Russia and Ukraine signed a protocol late on Friday agreeing terms for the transit of gas to Europe, bringing forward the long-awaited renewal of a deal due to expire at the end of the year.
A stand-off between the two countries had threatened to disrupt supplies to Europe when the existing contract expires on December 31. Ukraine is a key transit route for Russian gas to Europe, an arrangement that earns the nation some $3bn annually.
Earlier on Friday, European natural gas prices had fallen sharply after the two sides reached a provisional deal to allow the continued transit of gas to Europe in the new year.
“The Russian and Ukrainian sides have signed a protocol on the agreements to continue gas transit via Ukraine and settling mutual claims,” Gazprom said, providing no further detail.
Russia’s energy ministry confirmed that the protocol followed talks involving Dmitry Kozak, deputy prime minister, Alexander Novak, energy minister, and Alexei Miller, Gazprom chief executive.
The move followed trilateral Russia-Ukraine-EU talks in Minsk and Thursday’s nine-hour talks in Berlin that resulted in the “agreement in principle” that moved the gas markets on Friday.
Maros Sefcovic, a European Commission vice-president, said: “Everyone is a winner today. I welcome this well-balanced agreement that is essential for ensuring an uninterrupted transit of Russian gas to Europe via Ukraine.”
Reports that both sides were closer to avoiding a third gas crisis since 2005 knocked prices across Europe on Friday morning, with UK contracts for delivery in January down 7 per cent to 36.25 pence per therm. Prices in the Netherlands dropped by a similar amount to €14 per megawatt hour.
Russia’s state producer Gazprom supplies more than a third of the gas consumed in the EU, meaning that its relationship with Ukraine is vital to European energy markets.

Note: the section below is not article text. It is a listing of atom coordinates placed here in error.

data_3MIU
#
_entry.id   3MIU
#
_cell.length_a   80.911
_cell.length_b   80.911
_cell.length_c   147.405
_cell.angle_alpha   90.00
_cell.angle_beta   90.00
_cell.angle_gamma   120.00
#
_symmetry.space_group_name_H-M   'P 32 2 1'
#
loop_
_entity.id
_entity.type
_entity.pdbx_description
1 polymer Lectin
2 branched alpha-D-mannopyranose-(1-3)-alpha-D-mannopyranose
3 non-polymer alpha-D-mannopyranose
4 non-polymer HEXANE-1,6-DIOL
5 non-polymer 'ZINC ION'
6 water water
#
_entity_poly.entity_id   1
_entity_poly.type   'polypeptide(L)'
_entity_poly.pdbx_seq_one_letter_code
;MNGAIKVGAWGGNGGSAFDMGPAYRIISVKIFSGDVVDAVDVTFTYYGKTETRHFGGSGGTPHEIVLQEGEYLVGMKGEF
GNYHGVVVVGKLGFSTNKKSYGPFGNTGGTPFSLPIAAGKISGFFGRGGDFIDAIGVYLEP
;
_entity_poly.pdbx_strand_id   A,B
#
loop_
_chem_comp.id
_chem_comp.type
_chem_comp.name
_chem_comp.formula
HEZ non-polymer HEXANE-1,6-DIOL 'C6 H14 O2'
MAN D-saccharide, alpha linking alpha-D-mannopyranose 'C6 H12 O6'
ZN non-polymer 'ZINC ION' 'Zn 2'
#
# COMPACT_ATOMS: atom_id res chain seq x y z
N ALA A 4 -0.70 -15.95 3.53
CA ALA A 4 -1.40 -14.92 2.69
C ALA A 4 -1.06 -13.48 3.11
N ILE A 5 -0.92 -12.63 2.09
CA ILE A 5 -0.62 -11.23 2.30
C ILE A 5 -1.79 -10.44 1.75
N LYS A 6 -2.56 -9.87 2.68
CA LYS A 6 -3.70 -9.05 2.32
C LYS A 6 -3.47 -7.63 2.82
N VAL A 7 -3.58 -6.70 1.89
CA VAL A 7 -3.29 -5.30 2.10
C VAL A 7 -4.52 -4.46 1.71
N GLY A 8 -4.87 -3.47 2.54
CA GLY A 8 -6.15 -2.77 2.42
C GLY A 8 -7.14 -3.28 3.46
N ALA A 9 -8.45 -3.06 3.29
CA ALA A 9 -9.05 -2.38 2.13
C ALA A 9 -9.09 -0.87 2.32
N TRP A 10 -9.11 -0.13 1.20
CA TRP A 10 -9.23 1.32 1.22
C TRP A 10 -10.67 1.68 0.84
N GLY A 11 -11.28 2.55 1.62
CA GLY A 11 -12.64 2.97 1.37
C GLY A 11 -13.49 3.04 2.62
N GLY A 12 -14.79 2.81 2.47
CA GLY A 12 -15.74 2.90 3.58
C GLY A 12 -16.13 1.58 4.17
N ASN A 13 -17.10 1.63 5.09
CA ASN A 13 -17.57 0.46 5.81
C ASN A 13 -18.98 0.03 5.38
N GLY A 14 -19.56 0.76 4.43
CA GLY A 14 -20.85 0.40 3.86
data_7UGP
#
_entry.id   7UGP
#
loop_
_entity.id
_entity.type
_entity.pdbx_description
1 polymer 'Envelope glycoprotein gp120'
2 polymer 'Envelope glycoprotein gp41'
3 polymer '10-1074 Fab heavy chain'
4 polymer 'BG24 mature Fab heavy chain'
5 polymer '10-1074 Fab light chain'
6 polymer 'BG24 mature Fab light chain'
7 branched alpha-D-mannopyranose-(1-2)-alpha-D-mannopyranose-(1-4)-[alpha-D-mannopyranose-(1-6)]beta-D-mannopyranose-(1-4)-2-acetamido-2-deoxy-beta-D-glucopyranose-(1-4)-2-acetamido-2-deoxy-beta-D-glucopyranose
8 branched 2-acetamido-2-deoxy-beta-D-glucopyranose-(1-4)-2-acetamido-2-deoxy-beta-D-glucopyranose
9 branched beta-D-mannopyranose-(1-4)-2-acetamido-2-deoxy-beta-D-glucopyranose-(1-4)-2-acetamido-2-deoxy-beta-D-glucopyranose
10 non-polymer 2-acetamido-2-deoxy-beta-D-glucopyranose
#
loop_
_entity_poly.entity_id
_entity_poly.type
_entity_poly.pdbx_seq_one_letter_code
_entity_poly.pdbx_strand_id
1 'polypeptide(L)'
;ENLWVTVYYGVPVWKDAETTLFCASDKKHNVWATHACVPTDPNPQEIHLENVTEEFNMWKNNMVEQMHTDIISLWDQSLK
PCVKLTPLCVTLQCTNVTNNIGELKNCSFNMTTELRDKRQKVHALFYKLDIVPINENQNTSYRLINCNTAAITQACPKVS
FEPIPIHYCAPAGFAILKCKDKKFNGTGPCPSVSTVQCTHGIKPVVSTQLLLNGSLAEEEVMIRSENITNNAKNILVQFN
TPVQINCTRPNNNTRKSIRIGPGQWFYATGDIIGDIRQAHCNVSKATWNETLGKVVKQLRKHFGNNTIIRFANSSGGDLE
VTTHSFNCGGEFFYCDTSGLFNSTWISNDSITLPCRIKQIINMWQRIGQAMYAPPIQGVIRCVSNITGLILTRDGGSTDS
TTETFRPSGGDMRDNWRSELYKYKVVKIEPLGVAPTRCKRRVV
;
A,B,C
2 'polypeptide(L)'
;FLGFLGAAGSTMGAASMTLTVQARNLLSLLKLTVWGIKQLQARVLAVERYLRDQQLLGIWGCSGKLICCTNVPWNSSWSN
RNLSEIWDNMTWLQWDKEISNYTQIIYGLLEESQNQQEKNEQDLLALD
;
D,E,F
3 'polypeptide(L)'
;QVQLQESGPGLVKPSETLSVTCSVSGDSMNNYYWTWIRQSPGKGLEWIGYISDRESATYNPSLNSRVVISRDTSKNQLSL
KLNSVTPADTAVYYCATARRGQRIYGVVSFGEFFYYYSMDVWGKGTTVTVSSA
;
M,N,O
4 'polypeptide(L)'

The gas price plunge stands to benefit Ukraine as it continues negotiations with Russia not only on the preliminary agreement on prolonging transit to European markets but also on the price and conditions for restoring Russian gas supply for domestic consumers.
Despite being in an undeclared state of war with Russia since the 2014 annexation of Crimea, Ukraine has continued to pipe Russian gas to European markets, even as Gazprom pushed to reduce its reliance on Kyiv by building the Nord Stream 2 pipeline.
Ukraine ceased buying gas directly from Gazprom in 2015, opting instead to purchase EU-bound Russian gas from European companies through so-called reverse flow schemes. Kyiv is now keen to resume direct purchases at competitive prices.
Two people familiar with the situation said big sticking points remained before both sides made a final agreement on gas transit and supply.
President Vladimir Putin this week repeated his country’s precondition that Ukraine’s state gas company Naftogaz drops or settles a $3bn arbitration award it is owed by Gazprom and puts off other legal claims over gas and oil assets seized by Russia on the Crimean peninsula.
But Naftogaz is unlikely to drop new claims “unless there is something of equal value in exchange”, said one of the people familiar with the matter, adding that the $3bn “is already won and is not being considered as an object of negotiations”.
Earlier on Friday a source in the Russian delegation told the Financial Times that Gazprom’s paying off the $3bn debt to Naftogaz as part of the Stockholm arbitrage decision “could be part of the package agreement”.
A decade ago, failure by Moscow and Kyiv to agree the contract conditions until January 1 resulted in disrupted gas supplies to Europe.